Jason Quigley

The Super-Middleweight division in the UK is buzzing right now.  James De Gale has recently picked up the IBF title against Andre Dirrell, George Groves has his own title fight in the pipeline with Badou Jack.  Callum Smith and Rocky Fielding are making impressions in Liverpool, and look to face each other later in 2015 in a huge domestic fight.  Of course the biggest face in the division for the UK, Carl Froch, has recently retired - leaving a chasm to be filled.  There is one man from Ireland who is looking to be that person - Jason Quigley.
 
A highly decorated amateur, Jason Quigley boxed in the high profile World Series of Boxing, as well as European and World Championships.  What was his highlight?  "It has to be becoming the first Irishman ever to get to the World Final and winning a silver medal" Quigley tell me.  In itself that is a huge achievement, he narrowly lost to Kazakh fighter Zhanibek Alimkhanuly in the final.  In April 2014 it was announced that Quigley would be turning professional.  As a high profile fighter with a string of amateur achievements the options were open for him - amateur fighters held a high stock at the time, with Olympic gold medallists Luke Campbell and Anthony Joshua both making waves in the pro sport.  So where did Jason choose to place his promotional chips?  Well, when former Olympic gold medallist and multi-time world champion Oscar De La Hoya knocks on your door, it's hard to say no.  How did this come about?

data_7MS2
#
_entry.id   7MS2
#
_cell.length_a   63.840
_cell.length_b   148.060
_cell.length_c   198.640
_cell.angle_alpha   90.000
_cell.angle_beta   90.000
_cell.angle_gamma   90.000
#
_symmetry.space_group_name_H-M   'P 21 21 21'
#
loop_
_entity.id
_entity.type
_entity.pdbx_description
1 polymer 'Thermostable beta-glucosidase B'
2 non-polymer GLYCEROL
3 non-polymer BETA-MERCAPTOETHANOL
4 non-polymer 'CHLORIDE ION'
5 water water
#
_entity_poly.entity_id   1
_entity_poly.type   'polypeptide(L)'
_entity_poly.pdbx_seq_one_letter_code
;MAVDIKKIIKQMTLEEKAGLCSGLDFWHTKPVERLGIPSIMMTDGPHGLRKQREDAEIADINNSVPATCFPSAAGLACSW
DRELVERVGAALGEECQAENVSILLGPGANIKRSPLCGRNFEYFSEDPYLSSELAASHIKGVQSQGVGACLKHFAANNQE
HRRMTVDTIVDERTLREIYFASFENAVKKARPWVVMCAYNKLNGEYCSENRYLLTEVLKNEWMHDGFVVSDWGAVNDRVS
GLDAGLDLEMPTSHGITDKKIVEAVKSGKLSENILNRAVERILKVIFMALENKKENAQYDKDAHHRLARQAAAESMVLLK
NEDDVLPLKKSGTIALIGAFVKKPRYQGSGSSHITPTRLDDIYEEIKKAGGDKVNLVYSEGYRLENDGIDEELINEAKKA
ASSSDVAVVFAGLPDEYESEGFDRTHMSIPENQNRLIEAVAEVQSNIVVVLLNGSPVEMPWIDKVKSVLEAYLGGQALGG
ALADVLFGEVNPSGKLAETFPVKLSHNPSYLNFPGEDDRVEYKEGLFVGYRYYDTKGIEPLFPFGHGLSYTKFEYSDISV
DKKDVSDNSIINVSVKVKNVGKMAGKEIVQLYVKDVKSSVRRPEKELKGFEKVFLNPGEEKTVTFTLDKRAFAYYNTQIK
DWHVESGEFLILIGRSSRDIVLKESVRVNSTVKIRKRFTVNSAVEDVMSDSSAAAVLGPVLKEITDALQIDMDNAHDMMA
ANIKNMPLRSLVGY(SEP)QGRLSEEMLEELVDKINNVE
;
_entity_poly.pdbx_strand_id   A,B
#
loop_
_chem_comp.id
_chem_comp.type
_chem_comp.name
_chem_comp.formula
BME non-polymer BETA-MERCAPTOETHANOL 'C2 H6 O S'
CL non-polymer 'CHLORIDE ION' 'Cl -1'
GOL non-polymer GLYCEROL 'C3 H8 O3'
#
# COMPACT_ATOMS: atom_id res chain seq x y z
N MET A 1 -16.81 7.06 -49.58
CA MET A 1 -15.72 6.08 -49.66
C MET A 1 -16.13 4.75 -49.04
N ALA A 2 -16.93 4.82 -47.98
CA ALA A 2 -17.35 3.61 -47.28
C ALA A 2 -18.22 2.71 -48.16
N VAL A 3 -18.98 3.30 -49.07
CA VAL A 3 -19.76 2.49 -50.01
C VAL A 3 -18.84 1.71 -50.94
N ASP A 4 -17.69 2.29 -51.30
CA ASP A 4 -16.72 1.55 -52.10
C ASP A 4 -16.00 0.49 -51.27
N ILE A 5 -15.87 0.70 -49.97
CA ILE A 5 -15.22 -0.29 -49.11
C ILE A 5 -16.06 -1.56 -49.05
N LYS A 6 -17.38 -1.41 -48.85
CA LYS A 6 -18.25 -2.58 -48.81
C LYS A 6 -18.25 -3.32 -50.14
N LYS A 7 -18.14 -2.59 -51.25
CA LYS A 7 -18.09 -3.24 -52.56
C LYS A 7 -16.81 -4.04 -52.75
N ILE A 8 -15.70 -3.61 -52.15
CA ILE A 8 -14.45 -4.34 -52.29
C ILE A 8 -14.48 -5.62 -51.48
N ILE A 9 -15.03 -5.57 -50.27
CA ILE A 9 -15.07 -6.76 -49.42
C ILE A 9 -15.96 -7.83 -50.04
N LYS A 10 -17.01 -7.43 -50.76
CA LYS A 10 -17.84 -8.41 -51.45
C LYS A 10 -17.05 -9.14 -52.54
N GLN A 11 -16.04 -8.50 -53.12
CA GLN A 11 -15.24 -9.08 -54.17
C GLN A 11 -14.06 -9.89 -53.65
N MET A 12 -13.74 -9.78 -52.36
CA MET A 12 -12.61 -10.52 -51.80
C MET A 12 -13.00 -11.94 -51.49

"Golden Boy had their eye on me and through word of mouth they got my info and contacted me - before I knew it I was sitting in the conference room in Los Angeles in front of the man himself, Oscar De La Hoya, discussing promotional possibilities. Then my management team Sheer Sports were very aggressive in courting me and I signed with both the same day."
 
Quite the acclaim for the young man from Ballybofey, Ireland.  Still only 24 years old, he has made an impressive start to professional boxing.  From his seven fights to date, he has recorded seven wins - all by way of stoppage.  Many fighters either struggle to adapt their amateur style to the professional version or lack the spitefulness to sit down on shots and hunt their opponent down.  It would appear neither is applicable to Quigley.  "It's all about adjusting, amateur was computer scores, now I'm settling down on my shots and putting my combos together, I've actually surprised myself carrying that much power."